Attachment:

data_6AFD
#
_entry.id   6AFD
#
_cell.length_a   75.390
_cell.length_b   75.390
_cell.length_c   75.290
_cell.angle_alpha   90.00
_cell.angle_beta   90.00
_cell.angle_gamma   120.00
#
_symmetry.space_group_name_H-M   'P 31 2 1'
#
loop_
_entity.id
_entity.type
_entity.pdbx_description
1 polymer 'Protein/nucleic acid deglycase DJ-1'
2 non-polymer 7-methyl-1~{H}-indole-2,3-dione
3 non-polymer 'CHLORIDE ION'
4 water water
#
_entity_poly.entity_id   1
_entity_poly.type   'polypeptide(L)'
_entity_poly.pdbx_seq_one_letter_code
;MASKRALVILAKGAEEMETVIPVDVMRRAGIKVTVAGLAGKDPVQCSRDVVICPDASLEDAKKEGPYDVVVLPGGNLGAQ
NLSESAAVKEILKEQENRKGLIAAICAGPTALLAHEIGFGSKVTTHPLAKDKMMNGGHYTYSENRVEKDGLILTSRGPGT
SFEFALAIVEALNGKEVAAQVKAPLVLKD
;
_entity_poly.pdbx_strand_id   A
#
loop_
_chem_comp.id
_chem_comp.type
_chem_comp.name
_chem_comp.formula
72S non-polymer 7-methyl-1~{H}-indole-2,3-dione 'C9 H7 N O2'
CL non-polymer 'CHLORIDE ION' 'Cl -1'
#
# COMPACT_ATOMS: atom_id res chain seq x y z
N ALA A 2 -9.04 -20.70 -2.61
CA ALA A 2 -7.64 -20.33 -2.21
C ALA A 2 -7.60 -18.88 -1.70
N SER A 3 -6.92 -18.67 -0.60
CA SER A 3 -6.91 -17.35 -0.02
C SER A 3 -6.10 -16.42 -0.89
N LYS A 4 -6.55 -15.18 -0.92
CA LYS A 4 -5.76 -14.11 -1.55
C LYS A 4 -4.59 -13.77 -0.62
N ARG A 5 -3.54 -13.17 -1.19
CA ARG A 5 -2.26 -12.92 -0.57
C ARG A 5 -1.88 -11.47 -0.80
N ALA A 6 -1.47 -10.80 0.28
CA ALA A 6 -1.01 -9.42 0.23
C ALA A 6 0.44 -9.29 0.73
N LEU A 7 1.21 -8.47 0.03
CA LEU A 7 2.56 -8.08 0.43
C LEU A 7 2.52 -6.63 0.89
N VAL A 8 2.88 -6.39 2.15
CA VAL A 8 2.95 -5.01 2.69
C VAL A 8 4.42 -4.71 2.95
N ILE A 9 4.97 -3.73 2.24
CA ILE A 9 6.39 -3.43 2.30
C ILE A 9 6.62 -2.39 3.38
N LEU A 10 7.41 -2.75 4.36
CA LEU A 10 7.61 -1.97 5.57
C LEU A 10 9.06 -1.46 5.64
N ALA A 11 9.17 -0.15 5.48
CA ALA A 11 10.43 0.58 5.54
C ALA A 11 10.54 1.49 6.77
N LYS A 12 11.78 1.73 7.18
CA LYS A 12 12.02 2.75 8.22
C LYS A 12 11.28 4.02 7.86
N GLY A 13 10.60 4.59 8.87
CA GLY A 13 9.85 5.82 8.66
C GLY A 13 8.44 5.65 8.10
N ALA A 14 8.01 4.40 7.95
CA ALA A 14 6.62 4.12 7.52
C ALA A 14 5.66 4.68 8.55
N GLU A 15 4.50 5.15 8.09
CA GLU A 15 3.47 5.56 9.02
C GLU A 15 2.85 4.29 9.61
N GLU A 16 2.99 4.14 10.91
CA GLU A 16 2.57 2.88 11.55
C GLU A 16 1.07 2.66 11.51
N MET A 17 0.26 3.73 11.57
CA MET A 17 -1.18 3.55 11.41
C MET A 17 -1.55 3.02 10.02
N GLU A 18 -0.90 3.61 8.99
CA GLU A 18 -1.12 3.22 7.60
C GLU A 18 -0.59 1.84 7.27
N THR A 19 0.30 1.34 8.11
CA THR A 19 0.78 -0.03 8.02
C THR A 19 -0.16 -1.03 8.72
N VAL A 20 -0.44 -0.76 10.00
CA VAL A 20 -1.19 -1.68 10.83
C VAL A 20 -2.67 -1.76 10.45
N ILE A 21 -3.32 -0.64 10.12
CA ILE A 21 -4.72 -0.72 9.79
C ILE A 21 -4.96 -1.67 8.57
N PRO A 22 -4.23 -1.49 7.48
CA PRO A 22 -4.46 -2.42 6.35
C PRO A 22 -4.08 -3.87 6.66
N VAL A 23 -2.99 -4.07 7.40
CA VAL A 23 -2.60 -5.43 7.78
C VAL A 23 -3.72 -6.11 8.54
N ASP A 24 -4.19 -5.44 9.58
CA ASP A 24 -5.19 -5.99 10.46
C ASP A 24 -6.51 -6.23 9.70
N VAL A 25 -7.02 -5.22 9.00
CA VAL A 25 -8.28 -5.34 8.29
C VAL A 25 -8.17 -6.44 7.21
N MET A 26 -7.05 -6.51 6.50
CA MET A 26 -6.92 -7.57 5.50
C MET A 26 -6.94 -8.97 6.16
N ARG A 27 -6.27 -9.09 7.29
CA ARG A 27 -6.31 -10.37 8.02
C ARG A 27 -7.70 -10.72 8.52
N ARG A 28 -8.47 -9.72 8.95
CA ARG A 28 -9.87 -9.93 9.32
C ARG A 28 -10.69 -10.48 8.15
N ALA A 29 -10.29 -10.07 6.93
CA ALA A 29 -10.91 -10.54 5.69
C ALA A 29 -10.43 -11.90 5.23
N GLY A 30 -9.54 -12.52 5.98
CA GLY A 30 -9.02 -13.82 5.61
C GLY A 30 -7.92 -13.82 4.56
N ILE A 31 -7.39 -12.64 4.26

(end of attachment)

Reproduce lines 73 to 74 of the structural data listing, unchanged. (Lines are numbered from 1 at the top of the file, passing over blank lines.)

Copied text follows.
C LYS A 12 11.28 4.02 7.86
N GLY A 13 10.60 4.59 8.87